Uchitelle’s project here is a late history of us economic insecurity, and to tell it he follows the trend of mass permanent lay-off in its passage from shocking event to accepted fact of life over little more than a generation. As against that dismal trajectory, he engages in a bit of romanticism himself, projecting a prior period, from the 1890s to the 1970s, during which the general direction, even accounting for ‘lapses and backsliding’ along the way, was toward more security, not less; in which ‘we had decided as a people—managers, politicians and workers—that job security had value, and in pursuit of that value, we lifted ourselves out of insecurity.’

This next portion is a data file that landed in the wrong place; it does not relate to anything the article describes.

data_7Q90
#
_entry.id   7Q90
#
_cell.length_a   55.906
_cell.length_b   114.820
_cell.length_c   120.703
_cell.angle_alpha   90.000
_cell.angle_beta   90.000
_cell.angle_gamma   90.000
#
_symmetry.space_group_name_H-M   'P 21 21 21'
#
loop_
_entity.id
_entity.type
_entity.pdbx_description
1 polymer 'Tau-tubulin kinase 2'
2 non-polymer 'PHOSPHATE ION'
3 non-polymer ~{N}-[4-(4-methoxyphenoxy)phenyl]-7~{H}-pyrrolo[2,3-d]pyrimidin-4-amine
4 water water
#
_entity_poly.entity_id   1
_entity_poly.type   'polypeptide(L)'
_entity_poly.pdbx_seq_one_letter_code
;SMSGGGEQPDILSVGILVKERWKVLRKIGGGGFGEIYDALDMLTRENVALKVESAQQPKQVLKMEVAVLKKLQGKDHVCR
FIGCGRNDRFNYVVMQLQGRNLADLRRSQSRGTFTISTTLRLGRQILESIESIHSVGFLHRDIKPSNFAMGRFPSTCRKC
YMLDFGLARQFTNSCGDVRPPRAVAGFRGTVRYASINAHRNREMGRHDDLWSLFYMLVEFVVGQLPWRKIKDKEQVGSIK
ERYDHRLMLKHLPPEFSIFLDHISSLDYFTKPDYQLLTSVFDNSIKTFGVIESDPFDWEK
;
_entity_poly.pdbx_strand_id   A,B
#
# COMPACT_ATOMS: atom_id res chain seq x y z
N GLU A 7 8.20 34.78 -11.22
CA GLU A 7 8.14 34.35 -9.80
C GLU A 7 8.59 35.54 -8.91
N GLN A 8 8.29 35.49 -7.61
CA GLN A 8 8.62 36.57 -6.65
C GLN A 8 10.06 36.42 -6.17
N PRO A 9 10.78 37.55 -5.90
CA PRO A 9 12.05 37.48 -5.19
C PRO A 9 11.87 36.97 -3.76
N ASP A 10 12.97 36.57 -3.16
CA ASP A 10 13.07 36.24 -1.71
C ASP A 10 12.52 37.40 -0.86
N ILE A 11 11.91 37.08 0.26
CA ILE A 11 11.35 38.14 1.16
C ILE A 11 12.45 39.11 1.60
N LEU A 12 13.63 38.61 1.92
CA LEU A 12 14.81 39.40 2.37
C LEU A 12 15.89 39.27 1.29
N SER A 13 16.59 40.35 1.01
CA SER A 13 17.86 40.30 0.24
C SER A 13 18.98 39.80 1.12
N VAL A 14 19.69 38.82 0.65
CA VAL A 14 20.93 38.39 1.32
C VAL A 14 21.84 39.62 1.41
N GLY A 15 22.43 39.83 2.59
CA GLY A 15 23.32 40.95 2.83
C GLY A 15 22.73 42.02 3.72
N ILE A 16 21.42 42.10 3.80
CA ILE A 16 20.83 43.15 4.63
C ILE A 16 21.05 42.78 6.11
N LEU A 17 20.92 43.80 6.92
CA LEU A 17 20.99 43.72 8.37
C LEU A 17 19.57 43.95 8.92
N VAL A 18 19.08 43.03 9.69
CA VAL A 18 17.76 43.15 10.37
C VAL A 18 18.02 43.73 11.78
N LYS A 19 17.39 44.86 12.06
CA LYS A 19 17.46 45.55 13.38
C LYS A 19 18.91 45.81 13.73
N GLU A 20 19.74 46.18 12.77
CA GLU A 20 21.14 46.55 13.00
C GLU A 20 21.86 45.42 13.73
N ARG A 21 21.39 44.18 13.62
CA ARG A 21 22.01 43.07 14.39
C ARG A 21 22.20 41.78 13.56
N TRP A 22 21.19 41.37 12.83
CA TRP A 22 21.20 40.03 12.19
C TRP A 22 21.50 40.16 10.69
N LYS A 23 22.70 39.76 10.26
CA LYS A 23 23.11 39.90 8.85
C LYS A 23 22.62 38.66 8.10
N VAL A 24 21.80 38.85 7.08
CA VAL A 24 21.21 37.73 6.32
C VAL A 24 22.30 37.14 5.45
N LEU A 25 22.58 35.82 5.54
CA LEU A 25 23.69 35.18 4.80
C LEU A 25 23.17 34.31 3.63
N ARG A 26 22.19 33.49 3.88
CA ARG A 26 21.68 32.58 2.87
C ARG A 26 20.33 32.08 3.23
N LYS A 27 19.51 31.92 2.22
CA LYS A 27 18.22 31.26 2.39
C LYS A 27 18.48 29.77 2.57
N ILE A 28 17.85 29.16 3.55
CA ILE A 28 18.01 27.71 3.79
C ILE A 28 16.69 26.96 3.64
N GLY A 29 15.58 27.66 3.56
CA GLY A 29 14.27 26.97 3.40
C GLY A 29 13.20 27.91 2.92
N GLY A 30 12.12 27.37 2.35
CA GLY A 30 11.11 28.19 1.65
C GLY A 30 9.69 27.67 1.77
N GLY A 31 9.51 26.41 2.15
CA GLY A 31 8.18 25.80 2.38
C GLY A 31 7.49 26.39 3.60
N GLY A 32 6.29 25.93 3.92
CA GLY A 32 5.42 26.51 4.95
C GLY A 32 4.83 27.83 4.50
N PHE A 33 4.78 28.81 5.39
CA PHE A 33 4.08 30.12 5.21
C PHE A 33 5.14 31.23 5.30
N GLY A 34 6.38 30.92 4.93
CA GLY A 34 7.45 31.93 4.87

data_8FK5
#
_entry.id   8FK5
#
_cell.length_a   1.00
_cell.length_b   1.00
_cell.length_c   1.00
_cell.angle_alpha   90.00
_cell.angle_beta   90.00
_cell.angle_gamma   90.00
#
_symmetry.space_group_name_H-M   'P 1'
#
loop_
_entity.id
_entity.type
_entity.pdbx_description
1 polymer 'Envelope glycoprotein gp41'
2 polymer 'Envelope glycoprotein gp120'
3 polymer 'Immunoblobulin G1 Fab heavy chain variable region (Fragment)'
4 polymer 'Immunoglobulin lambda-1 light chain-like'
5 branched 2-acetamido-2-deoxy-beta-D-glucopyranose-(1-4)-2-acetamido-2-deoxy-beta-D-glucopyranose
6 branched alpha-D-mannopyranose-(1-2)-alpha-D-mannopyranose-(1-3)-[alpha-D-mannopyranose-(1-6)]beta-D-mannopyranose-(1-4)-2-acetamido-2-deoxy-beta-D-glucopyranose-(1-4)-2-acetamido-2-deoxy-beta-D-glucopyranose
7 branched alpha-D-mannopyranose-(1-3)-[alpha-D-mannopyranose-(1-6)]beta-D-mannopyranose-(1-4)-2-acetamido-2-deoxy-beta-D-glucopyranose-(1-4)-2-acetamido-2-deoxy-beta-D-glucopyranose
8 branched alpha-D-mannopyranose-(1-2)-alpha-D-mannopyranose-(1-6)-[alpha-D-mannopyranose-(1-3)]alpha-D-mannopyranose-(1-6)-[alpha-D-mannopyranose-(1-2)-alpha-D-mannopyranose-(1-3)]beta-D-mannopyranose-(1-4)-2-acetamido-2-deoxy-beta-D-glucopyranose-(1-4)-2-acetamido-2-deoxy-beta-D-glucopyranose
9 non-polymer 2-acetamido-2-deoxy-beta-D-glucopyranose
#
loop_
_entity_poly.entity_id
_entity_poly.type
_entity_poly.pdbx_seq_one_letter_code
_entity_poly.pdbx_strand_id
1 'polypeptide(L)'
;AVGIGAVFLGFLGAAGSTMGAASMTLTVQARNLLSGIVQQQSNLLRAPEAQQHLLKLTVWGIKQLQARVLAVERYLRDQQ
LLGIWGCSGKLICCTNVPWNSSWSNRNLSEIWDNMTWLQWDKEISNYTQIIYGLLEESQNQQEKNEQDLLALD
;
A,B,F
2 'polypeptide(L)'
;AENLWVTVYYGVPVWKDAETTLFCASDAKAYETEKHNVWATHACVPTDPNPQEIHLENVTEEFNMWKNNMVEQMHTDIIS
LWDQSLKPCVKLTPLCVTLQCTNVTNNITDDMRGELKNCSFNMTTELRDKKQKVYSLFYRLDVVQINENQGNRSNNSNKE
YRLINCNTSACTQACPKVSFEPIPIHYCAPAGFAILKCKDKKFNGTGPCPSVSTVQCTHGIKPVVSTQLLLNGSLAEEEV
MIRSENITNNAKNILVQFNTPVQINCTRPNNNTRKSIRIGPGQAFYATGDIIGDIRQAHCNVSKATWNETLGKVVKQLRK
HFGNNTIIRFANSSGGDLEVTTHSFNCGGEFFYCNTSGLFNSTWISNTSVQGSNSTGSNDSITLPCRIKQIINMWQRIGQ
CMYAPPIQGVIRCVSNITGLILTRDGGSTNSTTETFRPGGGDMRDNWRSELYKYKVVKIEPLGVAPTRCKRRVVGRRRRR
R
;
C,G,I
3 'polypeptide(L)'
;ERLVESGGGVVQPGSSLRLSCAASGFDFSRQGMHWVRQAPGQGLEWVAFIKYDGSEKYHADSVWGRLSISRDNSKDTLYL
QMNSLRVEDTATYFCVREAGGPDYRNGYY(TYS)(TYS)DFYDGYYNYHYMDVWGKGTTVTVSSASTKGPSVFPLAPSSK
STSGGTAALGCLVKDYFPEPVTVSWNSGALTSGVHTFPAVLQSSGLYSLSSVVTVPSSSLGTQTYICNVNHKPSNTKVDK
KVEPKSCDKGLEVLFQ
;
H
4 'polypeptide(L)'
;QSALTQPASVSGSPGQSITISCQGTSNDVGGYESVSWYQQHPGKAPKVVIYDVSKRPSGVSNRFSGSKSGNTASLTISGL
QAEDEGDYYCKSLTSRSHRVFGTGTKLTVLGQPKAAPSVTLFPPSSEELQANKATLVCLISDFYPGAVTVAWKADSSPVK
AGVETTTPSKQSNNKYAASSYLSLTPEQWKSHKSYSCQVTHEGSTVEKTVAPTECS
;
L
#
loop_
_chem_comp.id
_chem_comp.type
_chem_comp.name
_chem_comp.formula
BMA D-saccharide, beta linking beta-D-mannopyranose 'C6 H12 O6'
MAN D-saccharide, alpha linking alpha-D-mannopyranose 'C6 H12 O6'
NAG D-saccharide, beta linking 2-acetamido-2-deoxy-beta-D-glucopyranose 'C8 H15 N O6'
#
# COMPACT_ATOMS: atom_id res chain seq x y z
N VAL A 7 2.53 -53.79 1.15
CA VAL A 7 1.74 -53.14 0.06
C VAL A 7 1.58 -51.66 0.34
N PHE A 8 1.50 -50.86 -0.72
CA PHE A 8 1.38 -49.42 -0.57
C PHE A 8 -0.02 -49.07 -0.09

It would require little more than a volume or two from the vast library of modern us labour history (Louis Adamic, Harry Braverman) or a single essay by W. E. B. DuBois to demonstrate that it is not so much the fact as the face of insecurity that is different today, and that any evocation of American collective purpose must always be asterisked. There has yet to be a full accounting, for instance, of the cost and character of the security that was purchased with docility, not just by the trade unions, which Mike Davis extensively treated in Prisoners of the American Dream, but more broadly various strands of the middle class, which would now appear to have been hoaxed were it not for the substantial perks they expected, pressed for and received along the road to disillusion. But something profound has happened in the period to which Uchitelle devotes his admirable attentions, as sharply illustrated by a few recent events and one unlamented anniversary.